I wasn’t speechless when I heard it. In fact I responded by sending VanDenBroeke an email (firstname.lastname@example.org):
I have listened to your homily on immigration and am appalled at your anti-Islamic rhetoric. The only thing more appalling is your “I don’t hate Muslim” mea culpa. It reminds me of when I’d hear my parents and their friends say “I don’t have anything against those people” when talking about people of color when you knew they had everything against “those people.”
Ever heard of the Catholic crusades? Shame on you for furthering hate in your church, community, and worst of all your own heart. Your xenophobia about Islam is as sad as the xenophobia that this country had against Catholicism not so very long ago. They protested the immigration of Catholics from Ireland, Italy, Poland, Québec, and Mexico usually focusing on the pope’s control of bishops and priests. I wonder how Pope Francis would feel about your words.
I have not received a response as of today. Googling Father VanDenBroeke I found he has a channel of videos including a homily about how Brett Kavanaugh (spoiler alert – he likes him). I don’t expect he and I would agree on many issues – for instance I think immaculate conception means you don’t leave a wet spot – but I do not think it is right when a pulpit becomes a political soapbox in any religious entity.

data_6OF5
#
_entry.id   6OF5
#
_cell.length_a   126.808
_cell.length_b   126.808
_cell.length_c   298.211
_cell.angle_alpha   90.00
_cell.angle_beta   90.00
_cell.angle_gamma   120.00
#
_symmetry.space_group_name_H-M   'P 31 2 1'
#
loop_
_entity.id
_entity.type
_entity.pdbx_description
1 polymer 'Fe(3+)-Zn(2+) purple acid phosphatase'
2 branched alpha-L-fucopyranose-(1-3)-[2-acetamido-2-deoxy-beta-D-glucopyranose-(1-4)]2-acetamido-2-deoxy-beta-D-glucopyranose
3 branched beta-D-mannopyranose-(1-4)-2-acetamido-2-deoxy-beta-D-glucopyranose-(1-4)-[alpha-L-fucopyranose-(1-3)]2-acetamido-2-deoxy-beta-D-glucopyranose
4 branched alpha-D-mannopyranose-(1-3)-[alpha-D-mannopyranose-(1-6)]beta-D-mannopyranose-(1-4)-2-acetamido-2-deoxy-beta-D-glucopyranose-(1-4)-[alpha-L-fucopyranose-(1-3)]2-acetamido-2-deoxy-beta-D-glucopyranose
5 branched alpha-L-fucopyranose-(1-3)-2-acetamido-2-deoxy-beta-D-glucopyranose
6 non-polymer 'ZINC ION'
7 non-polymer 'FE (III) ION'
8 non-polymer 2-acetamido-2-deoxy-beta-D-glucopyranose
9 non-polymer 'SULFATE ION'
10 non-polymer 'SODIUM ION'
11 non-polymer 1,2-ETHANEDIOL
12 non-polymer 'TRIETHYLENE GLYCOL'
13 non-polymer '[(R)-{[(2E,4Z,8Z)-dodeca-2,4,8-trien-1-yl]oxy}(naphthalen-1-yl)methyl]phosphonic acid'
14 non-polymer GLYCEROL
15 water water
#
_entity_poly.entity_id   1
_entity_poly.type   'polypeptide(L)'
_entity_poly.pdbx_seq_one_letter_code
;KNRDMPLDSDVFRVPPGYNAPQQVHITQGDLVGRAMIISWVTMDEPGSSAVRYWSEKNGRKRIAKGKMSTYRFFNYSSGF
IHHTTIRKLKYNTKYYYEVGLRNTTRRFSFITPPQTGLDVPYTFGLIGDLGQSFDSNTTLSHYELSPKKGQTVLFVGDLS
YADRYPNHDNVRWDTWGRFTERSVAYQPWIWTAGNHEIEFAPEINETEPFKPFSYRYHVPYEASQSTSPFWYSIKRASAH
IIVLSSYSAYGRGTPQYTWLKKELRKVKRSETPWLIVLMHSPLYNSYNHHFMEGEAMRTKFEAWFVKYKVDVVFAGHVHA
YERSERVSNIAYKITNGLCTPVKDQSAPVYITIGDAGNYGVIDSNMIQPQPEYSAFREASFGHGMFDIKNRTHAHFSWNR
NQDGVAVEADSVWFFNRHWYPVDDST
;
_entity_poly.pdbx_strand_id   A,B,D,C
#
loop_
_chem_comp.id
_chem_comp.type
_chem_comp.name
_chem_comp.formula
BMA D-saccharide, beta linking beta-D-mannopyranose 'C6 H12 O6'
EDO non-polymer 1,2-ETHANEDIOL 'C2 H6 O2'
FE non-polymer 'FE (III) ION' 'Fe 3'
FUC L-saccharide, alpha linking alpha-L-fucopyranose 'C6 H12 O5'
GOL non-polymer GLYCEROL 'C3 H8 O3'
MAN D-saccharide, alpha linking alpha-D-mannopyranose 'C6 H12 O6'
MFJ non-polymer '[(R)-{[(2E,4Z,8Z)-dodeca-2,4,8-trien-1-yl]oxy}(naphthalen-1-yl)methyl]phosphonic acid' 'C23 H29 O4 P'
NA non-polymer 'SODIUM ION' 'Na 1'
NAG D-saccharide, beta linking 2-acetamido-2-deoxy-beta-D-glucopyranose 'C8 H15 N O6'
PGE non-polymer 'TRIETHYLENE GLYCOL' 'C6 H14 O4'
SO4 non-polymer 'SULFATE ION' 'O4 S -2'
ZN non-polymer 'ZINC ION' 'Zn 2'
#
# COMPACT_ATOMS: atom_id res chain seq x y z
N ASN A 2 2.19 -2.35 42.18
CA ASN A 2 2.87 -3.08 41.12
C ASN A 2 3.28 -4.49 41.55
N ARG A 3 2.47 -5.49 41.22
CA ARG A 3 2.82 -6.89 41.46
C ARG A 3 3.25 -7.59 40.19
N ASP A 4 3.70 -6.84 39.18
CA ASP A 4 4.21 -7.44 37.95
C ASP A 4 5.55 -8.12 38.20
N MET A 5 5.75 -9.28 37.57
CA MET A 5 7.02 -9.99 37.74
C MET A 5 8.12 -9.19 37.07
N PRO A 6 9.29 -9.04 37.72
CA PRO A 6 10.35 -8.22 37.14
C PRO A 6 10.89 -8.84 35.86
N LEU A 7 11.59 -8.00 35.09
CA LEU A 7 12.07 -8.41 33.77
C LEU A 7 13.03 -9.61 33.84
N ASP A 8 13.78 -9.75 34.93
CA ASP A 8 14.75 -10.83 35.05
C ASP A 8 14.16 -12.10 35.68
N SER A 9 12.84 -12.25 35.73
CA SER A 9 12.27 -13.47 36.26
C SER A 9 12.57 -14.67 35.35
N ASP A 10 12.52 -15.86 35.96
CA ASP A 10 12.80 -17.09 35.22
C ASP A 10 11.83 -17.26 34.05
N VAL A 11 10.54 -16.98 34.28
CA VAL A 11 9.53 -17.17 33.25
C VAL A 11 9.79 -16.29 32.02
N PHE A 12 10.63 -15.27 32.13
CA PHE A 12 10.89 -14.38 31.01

When I did some research about Lonsdale I found that the hatred of Muslims was an issue there not that long ago. In September of 2016 when Dan Ruedinger, the owner of a local Lonsdale restaurant Treats Family Restaurant and Ice Cream Parlor, placed a sign outside the restaurant that said “Muslims Get Out.”
Ruedinger said it was in response to the stabbings inside a St. Cloud mall on September 18, 2016. Police said the suspect, who was killed, made references to Allah and asked at least one victim if they were Muslim. Some people in the area supported Ruedinger and some rebuked him. The story made national news. It was certainly a source of division and the restaurant went out of business a year later. It reopened in November 2017 to new owners under new name but that restaurant also closed despite no evidence that the new owners were connected with the hate spewed a year earlier.
And now, only a few years later, the ugliness of racism and Islamic xenophobia is back in Lonsdale.
At no level do I believe Father VanDenBroeke, or anyone else who has assumed a place of authority, has the right to single out any group and spew the crap-o-la he spewed on January 5, 2020. Pope Francis (the POPE) said that Catholics and Muslims must not be afraid of differences because God has allowed this, but “we must be frightened if we do not work in fraternity, to walk together in life.”
What say you Father?